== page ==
Loyola’s rematch with the Black Knights in the Patriot League semifinals was a lot more defensive. 12 goals in total were scored with Army putting up seven to Loyola’s five. Spencer was limited to one assist, Lindley only had one goal, Olmstead had two points, and Scanlan was the team’s leader in points with three. Both goalies played well, but the stingy Black Knight defense came out on top. The Greyhounds entered the NCAA Tournament as the eighth and final seed and hosted Syracuse in the first round. Down four with 3:32 to go in the third quarter, Loyola went on a game-changing seven-goal run to beat the Orange by two. Spencer finished with nine points and Stover stopped 17 shots.

Their quarterfinal matchup against Penn State was the complete opposite of the Army loss. 35 goals were scored altogether, with at least 10 in each of the first three quarter. The Greyhounds took a one-goal lead into the second quarter but gave up a nine spot to the Nittany Lions in the next 15 minutes and trailed by seven. Loyola scored seven of their own in the third to cut the deficit to two, but Penn State scored the final five goals for the win. In their final college lacrosse games, Spencer tallied 11 points while Stover stopped 19 shots.

Spencer’s 114 points were second in the country behind Penn State’s Grant Ament. But Spencer broke the all-time NCAA record for career assists with 231, surpassing Lyle Thompson of Albany. Spencer also became Loyola’s first Tewaaraton Award winner. Lindley was third in the country with 60 goals on the season, while Olmstead recorded 46 points to complete the attack unit. Scanlan made a big impression as a freshman up top with 43 goals and 58 points. Seniors John Duffy and P.J. Brown joined Scanlan as the starting midfield unit. Alex McGovern, who started three games at attack early in the season, was part of a second midfield line that consisted of a combination of Peter Swindell, Dan Wigley, and Riley Cox.

The defense was a young group early in the season with Paul Volante as the veteran leader at close defense. John Railey played for the first time after missing his first two seasons with injuries. Cam Wyers was a solid freshman defender with 17 caused turnovers, good for second on the team. Lucas Jackson also saw time, primary on man-down situations. Ryan McNulty became one of the best long stick midfielders in the country with 25 caused turnovers and 65 ground balls. Alex Johnson, who started the first six games at close defense, was typically the second LSM for most of the year. Scott Middleton also got reps as a pole. Matt Higgins, Cole Boland, Payton Rezanka, and Matthew Benus were all short stick defensive midfielders. With Stover in goal, Bailey Savio was Loyola’s only true faceoff guy and finished with a 52.2% win percentage.

Looking Ahead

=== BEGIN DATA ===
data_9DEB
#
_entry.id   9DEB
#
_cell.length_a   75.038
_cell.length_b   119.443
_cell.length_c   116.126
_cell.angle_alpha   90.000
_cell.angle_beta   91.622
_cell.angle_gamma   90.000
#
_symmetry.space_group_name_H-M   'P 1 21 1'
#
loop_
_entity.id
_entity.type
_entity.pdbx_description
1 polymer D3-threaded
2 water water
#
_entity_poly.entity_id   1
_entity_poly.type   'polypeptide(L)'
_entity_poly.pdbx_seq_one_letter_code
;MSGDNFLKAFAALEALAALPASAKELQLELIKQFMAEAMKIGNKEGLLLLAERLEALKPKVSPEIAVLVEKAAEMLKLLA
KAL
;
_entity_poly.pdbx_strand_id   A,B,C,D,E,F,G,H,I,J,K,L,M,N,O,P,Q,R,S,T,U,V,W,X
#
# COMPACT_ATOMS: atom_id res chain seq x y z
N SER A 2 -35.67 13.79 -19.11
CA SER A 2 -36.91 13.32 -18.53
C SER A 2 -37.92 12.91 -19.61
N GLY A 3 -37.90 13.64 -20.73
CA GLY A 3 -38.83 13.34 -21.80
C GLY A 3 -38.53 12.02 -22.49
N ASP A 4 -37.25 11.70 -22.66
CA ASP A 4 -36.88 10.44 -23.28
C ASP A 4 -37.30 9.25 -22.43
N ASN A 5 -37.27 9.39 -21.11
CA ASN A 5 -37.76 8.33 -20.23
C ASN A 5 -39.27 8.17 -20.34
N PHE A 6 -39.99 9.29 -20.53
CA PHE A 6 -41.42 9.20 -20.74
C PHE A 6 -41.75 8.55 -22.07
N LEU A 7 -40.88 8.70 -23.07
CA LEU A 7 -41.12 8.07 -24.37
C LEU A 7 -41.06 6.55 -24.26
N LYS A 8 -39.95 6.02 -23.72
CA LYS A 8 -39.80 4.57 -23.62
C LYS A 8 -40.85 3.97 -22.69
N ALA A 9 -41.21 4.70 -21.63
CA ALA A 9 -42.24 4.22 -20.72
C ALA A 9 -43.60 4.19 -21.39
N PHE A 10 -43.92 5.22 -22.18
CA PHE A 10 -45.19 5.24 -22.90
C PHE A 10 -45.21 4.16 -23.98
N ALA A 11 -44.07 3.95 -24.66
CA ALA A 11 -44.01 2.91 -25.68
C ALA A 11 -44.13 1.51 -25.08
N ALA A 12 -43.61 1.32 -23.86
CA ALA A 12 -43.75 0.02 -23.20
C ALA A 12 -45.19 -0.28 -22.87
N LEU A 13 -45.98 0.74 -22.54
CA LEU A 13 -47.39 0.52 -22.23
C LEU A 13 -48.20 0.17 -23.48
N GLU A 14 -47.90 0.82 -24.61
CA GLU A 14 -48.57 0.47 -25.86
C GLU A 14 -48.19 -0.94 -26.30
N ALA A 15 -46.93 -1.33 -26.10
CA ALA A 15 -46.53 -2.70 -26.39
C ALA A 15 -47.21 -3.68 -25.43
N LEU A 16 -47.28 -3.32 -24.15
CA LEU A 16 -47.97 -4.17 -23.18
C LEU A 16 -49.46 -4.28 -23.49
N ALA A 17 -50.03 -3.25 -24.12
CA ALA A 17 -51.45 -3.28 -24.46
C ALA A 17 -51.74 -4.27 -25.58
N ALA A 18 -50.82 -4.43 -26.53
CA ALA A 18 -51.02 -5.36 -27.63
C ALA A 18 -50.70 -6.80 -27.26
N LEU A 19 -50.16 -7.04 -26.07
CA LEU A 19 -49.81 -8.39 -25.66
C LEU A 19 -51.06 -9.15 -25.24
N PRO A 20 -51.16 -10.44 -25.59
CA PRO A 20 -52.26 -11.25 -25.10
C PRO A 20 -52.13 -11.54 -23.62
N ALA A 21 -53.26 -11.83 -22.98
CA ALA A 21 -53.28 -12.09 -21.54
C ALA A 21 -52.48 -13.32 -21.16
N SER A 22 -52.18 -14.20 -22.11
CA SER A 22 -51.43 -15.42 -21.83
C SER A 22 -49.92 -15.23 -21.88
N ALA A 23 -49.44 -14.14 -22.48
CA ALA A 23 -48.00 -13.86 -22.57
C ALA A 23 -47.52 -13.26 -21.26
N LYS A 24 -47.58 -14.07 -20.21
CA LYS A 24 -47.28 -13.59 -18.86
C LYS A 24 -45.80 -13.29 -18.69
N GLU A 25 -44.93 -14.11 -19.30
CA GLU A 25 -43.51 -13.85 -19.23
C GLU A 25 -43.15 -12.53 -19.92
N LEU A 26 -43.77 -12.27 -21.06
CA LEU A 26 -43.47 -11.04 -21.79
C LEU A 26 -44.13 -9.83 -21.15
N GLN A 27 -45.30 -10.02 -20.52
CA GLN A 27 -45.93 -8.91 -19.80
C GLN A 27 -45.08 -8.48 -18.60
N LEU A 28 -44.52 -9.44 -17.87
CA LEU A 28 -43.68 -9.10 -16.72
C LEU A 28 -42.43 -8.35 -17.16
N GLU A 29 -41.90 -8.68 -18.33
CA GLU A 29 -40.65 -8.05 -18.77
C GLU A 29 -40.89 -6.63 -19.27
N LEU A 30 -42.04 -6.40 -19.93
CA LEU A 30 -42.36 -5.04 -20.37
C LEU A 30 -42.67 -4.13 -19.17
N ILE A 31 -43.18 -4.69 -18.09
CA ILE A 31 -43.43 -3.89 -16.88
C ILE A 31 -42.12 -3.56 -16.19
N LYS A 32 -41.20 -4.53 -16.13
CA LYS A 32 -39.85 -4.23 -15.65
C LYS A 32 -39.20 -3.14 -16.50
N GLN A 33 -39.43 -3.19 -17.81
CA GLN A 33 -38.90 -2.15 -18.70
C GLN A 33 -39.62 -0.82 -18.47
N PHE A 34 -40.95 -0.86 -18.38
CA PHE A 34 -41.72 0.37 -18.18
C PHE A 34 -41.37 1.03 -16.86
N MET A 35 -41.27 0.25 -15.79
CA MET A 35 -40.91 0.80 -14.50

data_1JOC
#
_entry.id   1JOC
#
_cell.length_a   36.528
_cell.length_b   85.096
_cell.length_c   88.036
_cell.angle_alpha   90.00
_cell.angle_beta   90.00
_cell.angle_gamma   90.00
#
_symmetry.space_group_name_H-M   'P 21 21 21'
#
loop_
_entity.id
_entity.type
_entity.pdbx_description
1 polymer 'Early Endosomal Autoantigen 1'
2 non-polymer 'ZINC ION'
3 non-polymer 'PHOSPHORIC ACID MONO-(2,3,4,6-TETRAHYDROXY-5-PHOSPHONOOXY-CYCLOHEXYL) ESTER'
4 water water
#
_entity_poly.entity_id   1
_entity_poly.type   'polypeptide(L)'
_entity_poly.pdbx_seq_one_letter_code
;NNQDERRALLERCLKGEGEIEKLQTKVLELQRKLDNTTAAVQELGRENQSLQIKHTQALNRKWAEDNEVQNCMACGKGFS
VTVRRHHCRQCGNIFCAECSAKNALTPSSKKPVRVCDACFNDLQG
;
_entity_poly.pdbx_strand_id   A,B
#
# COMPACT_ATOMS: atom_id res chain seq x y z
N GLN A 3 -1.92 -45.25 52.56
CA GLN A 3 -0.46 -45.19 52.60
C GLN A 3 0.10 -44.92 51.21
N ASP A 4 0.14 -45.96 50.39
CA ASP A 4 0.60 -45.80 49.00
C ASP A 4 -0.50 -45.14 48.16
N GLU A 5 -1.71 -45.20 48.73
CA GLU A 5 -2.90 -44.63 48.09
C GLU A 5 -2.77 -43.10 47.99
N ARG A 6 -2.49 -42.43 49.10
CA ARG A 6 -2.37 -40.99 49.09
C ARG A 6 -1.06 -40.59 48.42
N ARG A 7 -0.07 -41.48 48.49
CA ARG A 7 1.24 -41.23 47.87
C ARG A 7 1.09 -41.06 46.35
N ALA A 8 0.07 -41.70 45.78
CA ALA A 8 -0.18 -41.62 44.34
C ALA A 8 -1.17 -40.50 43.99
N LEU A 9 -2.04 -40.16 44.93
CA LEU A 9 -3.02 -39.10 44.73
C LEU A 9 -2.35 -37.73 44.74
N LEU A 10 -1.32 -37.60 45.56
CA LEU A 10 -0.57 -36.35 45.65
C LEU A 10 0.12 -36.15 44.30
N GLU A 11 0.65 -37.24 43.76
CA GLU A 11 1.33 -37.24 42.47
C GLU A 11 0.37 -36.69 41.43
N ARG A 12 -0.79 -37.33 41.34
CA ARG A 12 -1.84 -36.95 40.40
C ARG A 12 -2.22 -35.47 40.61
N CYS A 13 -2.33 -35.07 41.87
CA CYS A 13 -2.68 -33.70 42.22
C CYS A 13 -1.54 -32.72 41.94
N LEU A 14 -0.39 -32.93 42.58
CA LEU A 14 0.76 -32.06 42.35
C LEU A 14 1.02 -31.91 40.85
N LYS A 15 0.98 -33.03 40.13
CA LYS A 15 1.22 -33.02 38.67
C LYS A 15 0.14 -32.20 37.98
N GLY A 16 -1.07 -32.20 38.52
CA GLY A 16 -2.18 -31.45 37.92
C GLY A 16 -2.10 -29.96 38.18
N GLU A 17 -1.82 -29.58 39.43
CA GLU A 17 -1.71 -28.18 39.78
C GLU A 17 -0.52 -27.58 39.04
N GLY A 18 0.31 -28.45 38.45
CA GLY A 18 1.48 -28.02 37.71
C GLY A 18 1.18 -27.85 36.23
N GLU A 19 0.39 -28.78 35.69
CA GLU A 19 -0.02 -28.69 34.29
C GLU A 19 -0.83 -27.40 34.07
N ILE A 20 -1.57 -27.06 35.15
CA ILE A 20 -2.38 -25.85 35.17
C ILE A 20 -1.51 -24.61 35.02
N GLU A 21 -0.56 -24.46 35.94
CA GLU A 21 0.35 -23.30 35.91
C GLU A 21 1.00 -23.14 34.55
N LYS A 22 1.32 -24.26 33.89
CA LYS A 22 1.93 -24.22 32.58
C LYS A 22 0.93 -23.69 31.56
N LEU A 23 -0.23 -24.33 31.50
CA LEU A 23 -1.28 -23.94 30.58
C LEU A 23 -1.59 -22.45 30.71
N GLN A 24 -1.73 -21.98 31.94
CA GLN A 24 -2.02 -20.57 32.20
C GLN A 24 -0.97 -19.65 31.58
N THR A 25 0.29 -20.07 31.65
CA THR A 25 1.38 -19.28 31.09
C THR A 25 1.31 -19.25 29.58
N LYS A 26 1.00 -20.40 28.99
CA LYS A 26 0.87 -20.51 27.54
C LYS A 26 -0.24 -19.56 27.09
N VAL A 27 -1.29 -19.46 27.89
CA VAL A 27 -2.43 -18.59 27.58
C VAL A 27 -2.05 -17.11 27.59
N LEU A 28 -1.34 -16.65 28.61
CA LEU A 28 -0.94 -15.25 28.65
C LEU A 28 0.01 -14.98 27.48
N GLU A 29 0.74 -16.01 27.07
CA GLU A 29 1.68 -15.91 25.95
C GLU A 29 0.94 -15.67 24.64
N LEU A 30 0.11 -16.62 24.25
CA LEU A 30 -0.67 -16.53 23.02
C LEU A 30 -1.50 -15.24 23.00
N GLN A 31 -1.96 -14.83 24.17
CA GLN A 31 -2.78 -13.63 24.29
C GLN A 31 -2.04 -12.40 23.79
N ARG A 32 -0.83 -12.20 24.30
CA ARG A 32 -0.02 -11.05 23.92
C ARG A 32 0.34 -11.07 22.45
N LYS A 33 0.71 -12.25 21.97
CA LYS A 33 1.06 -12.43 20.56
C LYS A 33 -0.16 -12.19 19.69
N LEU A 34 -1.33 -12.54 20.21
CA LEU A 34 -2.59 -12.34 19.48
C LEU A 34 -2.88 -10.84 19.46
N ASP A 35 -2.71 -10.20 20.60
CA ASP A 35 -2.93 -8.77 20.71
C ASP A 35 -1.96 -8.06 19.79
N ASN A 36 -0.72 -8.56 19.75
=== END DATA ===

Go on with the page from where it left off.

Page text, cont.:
There’s a lot of hole to fill on both sides of the ball for Loyola.

Five of their starters graduate, including Spencer and Stover. Chase Scanlan also transferred to Syracuse in the summer, increasing that number to six. Adding Scanlan’s departure to the scoring and starts lost, the Greyhounds lose 231 points (60% of their scoring) and 105 starts (61.8%). There will be a lot of players that have to play an increased role.

To start at attack, Lindley, now wearing No. 7, and Olmstead both return. Ross Pridemore could fill that third spot down low. Same could be said with Jack Raba and Logan Devereaux. The entire first midfield is gone, as well as McGovern. Swindell, Wigley, and Cox return from the second midfield, and Bellarmine transfer Riley Seay comes in after being named the SoCon Rookie of the Year. He should be an immediate starter on the team. Depth midfield is a necessity, with Collin McCarthy, Corey Millhouse, and perhaps even one of the reserve attackmen such as Adam Wagner or Raba being asked to move up.

On the defensive end, a veteran crew comes back in front of a brand new goalie. That was flip-flopped last season as the team’s defensive midfield began the season young but developed as the season went along. Wyers and Railey are back as starters, and so should Matt Hughes who missed the entire season due to injury. He was expected to be a starter last year. McNulty, Johnson, and Middleton return as long stick midfielders along with the shorties. As for who starts in goal, the Greyhounds have four goalies on their roster. Rising junior Sam Shafer appeared in two games (17:44) last season, while rising sophomore Freeman Whitaker saw action in one game (3:19). Rising senior Joe Tabor and incoming freshman Colton Teitelbaum are also options.

Loyola’s coaches are excited about both ends of the field despite all the losses. It will be a lot more challenging to win the Patriot League this season, but the Greyhounds should not be counted out of the race.


How many wins will Loyola get in 2020?

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  • 3%